State-owned labs to open to foreigners in Shanghai
( 2003-12-24 02:38) (China Daily)
All of Shanghai's State-owned laboratories and scientific platforms, except for those that concern sensitive technology and State secrets, will open to foreign businesses and institutions next year.
Services will be available to multinationals and foreign institutions, especially those that are currently operating in Shanghai, China Daily was told yesterday.
Some laboratories and platforms will continue to be closed to overseas organizations, however, in order to defend national interests, said Li Yiping, director of the Shanghai Science and Technology Commission (SSTC).
And all these institutions can bid for government-financed projects, he said.
The city government has pledged to increase its investment in science and technology innovation in order to boost its technological strength, making it a driving force to support Shanghai's development.
Research and development (R&D) funding will account for 2.5 per cent of Shanghai's gross domestic product by 2007 from last year's 1.89 per cent, Li said.
The level of around 2.5 per cent of GDP is close to current R&D input in the United States and European Union nations.
The local government mapped out a strategy last week to develop science, technology and education in the city.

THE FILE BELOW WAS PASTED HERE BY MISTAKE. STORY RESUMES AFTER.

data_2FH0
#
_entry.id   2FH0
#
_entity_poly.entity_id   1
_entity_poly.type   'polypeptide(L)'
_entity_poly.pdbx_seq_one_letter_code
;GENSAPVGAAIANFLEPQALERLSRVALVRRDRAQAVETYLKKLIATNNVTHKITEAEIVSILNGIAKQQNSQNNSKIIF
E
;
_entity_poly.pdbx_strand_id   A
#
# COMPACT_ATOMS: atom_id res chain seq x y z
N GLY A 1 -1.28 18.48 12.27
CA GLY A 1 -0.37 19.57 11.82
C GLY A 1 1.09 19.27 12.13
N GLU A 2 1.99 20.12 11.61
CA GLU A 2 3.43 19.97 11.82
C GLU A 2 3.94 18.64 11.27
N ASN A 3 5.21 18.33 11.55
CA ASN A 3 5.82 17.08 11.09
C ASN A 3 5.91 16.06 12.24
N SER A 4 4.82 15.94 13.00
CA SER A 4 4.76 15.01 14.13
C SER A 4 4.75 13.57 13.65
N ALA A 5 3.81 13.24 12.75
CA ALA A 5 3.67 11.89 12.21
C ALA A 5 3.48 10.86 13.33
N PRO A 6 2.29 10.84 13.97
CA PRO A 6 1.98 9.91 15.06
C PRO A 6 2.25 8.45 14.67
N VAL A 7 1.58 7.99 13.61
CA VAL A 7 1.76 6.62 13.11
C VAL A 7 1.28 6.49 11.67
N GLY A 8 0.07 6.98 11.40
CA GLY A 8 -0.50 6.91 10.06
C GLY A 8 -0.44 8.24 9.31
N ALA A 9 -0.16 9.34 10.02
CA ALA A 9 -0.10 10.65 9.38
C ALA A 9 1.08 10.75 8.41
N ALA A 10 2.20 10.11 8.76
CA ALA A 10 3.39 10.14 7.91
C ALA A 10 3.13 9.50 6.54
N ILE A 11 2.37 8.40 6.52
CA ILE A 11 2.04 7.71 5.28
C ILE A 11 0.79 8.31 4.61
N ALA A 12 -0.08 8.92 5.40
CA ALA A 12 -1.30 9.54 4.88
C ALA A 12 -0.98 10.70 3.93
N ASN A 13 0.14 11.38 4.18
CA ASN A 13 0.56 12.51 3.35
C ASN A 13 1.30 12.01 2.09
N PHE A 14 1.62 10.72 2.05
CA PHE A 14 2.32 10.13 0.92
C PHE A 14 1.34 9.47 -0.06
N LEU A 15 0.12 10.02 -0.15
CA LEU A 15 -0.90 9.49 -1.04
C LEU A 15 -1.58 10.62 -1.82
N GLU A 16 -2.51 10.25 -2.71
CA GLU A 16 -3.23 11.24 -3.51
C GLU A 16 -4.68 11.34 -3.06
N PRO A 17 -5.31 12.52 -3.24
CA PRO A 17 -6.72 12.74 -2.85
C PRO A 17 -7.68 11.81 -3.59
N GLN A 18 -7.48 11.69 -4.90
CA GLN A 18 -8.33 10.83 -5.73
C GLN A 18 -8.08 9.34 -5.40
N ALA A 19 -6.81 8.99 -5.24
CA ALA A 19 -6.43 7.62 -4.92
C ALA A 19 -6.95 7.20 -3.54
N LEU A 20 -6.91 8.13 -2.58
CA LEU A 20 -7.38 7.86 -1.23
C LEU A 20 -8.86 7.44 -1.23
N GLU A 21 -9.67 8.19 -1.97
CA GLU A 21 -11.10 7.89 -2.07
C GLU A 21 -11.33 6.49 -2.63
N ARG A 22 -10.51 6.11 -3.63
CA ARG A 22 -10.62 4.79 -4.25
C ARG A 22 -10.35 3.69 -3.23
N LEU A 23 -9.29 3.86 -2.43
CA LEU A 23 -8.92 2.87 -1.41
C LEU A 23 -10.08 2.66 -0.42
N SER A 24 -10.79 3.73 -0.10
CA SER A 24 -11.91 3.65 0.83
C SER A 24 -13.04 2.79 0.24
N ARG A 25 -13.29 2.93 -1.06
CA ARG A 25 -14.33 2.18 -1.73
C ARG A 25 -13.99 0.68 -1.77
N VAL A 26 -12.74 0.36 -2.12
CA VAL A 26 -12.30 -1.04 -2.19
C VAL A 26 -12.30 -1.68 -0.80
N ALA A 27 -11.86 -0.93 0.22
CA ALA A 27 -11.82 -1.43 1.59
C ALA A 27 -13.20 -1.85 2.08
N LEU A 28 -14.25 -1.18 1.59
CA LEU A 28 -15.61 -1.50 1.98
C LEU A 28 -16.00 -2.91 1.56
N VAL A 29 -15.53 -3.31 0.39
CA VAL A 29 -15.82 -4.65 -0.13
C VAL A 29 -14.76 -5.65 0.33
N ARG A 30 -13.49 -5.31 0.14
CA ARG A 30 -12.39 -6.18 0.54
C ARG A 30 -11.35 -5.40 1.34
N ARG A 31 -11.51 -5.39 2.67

Shanghai plans to establish itself as the nation's important centre of knowledge resources, services centre and high-tech industrial base by 2010.
Current R&D input in China is about 1.1 per cent of its GDP.
The government also expects to produce a number of core technologies with self-owned intellectual property rights and boost enterprises' core competitiveness.
The government will direct and lead the process, focusing on overall layout and sustainable development, while implementation of the strategy requires the participation of all sectors, he added.
Indeed, enterprises have replaced research institutions to become the mainstay of scientific and technological innovation in the city.
Enterprises now play a major role in over 50 per cent of SSTC funded projects and own the key technology in nearly 30 per cent of such projects.
More than half of the city's R&D investment is from enterprises.
"The government will earmark more money for R&D and attach more importance to enterprises' role in science and technology innovation,'' Li said.
His commission will continue to support small and medium-sized technology start-ups through government venture capital funding.
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